A suspected rhinoceros poacher met a brutal — and arguably karmic — end at a wild game preserve last week, when he was reportedly killed by an elephant and his remains were eaten by a pride of lions, according to park officials at Kruger National Park in South Africa.
In a statement released last Friday, Kruger park officials said they collected what remained of the suspected poacher after being contacted by his family. A team from the preserve found the body on Thursday morning.
A local law enforcement spokesman, Brig. Leonard Hlathi, told South African media that four men who were hunting rhino with the suspected poacher told his family that he was attacked “suddenly” by an elephant and killed immediately. The four men carried the body as far as a main road, but then abandoned their hunting companion and left the park.
The man’s hunting companions then contacted his family to tell them what happened. The family called the Kruger National Park, and wildlife officials there promised they would try to provide the family with “closure” by locating the man’s remains.
After several days searching, wildlife officials finally stumbled upon what was left of the suspected poacher near the “Crocodile Bridge” area of the park: a skull and a pair of pants.
According to KNP’s statement, it appears the man was consumed by a local pride of lions.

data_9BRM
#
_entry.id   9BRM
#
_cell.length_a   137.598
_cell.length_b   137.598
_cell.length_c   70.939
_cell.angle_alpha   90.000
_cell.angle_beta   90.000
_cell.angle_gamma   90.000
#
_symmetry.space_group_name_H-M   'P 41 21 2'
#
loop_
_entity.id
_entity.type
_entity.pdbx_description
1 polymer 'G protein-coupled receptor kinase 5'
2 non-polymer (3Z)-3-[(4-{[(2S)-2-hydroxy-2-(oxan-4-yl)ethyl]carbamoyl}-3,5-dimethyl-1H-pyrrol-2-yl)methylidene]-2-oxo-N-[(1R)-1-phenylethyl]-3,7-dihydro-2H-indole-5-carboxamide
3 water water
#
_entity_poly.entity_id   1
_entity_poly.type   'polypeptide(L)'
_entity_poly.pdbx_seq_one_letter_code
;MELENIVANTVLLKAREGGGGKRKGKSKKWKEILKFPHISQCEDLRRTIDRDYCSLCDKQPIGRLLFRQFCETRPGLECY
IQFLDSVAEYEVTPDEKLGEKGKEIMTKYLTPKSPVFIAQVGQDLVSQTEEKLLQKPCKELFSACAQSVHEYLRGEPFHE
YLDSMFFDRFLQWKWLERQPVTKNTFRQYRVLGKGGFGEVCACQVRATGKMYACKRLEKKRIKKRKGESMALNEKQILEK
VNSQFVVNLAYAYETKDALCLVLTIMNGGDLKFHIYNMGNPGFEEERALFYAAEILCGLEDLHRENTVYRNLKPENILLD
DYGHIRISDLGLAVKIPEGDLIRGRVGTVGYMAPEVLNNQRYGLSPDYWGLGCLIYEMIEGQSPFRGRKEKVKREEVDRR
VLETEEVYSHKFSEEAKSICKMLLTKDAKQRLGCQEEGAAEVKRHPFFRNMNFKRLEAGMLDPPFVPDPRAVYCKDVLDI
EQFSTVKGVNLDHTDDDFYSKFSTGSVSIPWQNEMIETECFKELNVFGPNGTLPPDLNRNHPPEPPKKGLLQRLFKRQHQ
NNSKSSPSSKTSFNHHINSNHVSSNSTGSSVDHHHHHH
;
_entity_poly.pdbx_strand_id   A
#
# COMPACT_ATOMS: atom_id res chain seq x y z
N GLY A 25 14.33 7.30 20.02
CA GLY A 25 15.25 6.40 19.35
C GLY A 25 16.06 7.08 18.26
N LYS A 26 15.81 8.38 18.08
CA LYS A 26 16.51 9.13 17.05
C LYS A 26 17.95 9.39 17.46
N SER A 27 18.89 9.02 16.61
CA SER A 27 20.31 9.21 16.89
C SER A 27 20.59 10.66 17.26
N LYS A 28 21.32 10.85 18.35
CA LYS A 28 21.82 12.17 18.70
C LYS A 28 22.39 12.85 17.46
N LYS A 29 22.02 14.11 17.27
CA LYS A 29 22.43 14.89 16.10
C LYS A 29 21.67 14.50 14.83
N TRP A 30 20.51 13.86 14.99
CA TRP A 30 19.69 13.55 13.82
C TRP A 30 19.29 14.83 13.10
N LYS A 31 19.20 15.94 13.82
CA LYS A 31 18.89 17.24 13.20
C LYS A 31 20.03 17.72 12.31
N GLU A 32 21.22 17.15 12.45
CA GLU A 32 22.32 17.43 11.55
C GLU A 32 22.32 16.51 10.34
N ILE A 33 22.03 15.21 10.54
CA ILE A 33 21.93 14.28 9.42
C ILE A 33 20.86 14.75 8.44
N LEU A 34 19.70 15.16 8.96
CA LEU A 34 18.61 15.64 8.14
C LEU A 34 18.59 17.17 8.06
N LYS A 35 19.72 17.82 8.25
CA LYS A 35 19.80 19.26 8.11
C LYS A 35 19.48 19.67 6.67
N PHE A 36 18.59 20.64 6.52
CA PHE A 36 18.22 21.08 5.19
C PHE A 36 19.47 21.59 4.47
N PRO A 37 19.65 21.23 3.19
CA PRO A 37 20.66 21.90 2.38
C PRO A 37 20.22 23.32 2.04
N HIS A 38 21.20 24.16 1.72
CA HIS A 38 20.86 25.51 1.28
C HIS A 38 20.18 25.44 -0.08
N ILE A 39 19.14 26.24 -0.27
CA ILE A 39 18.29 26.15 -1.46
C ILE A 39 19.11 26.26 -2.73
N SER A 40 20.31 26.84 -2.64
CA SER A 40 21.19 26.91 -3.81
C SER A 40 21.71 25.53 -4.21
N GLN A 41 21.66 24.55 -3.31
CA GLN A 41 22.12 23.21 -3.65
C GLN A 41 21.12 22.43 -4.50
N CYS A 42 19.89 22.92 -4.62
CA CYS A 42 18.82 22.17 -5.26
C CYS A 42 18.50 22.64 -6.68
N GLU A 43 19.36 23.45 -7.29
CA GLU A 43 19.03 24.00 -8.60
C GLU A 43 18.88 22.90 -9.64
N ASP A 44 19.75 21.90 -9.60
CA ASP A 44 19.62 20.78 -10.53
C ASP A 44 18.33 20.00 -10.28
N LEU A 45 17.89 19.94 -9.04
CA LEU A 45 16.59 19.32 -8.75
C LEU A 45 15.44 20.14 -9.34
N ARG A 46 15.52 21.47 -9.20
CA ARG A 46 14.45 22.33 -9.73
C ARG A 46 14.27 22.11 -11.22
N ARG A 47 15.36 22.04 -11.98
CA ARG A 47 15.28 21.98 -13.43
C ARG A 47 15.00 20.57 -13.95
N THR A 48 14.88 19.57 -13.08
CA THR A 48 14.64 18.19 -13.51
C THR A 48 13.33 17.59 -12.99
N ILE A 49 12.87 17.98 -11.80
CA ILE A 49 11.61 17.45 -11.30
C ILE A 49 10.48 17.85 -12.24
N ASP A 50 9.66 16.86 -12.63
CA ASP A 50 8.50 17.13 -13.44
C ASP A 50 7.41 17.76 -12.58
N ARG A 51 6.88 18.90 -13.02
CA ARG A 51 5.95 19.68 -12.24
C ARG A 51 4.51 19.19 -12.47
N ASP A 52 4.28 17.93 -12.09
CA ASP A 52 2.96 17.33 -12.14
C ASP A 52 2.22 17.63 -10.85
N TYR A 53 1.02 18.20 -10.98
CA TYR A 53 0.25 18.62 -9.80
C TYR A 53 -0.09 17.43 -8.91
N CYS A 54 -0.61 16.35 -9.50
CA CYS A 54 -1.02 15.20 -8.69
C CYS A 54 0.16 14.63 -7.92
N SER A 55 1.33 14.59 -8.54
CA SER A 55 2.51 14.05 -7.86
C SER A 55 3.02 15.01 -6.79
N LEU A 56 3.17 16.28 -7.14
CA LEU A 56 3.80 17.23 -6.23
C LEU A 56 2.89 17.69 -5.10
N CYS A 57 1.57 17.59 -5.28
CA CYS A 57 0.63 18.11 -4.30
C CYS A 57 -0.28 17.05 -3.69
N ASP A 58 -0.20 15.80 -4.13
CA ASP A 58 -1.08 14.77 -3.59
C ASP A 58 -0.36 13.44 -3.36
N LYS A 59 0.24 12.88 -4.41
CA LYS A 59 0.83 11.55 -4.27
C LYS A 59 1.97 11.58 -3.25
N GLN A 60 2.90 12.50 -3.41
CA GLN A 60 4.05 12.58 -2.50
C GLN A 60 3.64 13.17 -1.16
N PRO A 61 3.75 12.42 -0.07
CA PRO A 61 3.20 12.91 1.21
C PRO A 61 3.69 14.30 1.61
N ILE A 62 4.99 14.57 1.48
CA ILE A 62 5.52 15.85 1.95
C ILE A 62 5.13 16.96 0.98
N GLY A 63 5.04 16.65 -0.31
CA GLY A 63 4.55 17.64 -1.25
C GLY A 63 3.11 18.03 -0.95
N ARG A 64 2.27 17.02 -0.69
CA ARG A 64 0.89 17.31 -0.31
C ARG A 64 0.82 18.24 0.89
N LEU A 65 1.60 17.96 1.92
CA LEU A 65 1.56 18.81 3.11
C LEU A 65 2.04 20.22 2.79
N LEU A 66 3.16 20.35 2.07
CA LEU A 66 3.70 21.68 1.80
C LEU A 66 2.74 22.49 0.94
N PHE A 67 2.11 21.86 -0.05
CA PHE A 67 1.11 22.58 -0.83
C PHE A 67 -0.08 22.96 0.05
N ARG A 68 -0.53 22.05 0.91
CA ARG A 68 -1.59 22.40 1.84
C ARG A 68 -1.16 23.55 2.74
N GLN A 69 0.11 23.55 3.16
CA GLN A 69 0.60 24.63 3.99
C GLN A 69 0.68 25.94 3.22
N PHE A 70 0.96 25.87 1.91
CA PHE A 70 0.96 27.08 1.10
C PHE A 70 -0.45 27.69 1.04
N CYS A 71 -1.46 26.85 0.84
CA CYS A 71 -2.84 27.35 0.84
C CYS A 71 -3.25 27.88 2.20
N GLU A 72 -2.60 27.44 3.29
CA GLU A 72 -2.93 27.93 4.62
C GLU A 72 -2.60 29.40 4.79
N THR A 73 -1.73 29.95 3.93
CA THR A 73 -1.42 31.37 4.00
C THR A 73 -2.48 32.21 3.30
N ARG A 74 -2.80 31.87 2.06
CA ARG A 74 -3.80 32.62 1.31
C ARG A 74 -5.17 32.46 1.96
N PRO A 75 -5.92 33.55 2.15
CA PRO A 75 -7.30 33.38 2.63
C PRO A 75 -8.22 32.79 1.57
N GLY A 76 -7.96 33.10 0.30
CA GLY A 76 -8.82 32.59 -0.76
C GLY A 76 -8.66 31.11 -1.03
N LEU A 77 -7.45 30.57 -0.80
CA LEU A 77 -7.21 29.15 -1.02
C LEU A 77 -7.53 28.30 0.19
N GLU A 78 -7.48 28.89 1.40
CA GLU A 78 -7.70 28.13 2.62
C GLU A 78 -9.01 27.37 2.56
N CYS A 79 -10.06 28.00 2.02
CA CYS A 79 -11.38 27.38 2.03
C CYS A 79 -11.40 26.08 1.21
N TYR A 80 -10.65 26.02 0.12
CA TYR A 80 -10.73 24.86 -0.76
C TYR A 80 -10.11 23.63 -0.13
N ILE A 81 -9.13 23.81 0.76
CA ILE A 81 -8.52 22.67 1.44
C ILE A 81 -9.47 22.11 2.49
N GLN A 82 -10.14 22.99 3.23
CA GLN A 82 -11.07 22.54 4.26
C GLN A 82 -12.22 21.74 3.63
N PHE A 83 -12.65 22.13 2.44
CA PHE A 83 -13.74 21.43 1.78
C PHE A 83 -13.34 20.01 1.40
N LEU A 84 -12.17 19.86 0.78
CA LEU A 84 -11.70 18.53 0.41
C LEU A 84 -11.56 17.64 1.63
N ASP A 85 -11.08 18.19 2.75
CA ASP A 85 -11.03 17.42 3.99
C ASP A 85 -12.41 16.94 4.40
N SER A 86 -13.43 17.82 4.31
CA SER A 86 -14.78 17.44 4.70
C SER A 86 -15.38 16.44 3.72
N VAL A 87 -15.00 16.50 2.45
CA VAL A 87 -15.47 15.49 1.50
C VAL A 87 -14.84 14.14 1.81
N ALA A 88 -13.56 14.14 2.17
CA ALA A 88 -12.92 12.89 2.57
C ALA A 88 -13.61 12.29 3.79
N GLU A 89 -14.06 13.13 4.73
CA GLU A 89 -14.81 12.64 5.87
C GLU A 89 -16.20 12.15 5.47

“Indications found at the scene suggested that a pride of lions had devoured the remains leaving only a human skull and a pair of pants,” the statement says.
The Park’s managing executive, Glenn Phillips, offered both his condolences to the family and a warning to other possible poachers in his own statement released this weekend.
“Entering Kruger National Park illegally and on foot is not wise, it holds many dangers and this incident is evidence of that,” Phillips told South African local media. “It is very sad to see the daughters of the deceased mourning the loss of their father, and worse still, only being able to recover very little of his remains.”
The four men who reported being on KNP’s land illegally have been arrested and are awaiting trial.
“Kruger National Park is a protected area, but poaching rhinos remains a major problem because the price for their horns has skyrocketed to $27,000 a pound – or $1,700 an ounce, $400 more than the current price of gold,” USA Today reports. “The World Wide Fund for Nature, a wilderness preservation group, said the number of rhinos poached in South Africa soared from 13 in 2007 to 1,215 in 2014, despite efforts by the government to deter the killings. The WWF considers black rhinos ‘critically endangered’ and white rhinos ‘near threatened.'”
The horns are ground up and used as a medicine (and as an aphrodisiac) in Southeast Asia.
Kruger National Park, which runs along South Africa’s northern border, is home to between 5,000 and 7,000 of the prized rhinos, according to NPR. It’s a prime target of rhino poachers, and 446 of 502 poaching arrests made in South Africa last year were made in Kruger National Park.
Poaching is dangerous business — and this isn’t the first time the animals have fought back. National Geographic reports that back in July of last year, “the weapons and body parts of three alleged would-be rhino poachers were found in Sibuya,” another South African game reserve. Those three suspected poachers were also eaten by lions.
In February of last year, a suspected poacher was killed in a private game reserve just outside the boundaries of Kruger National Park.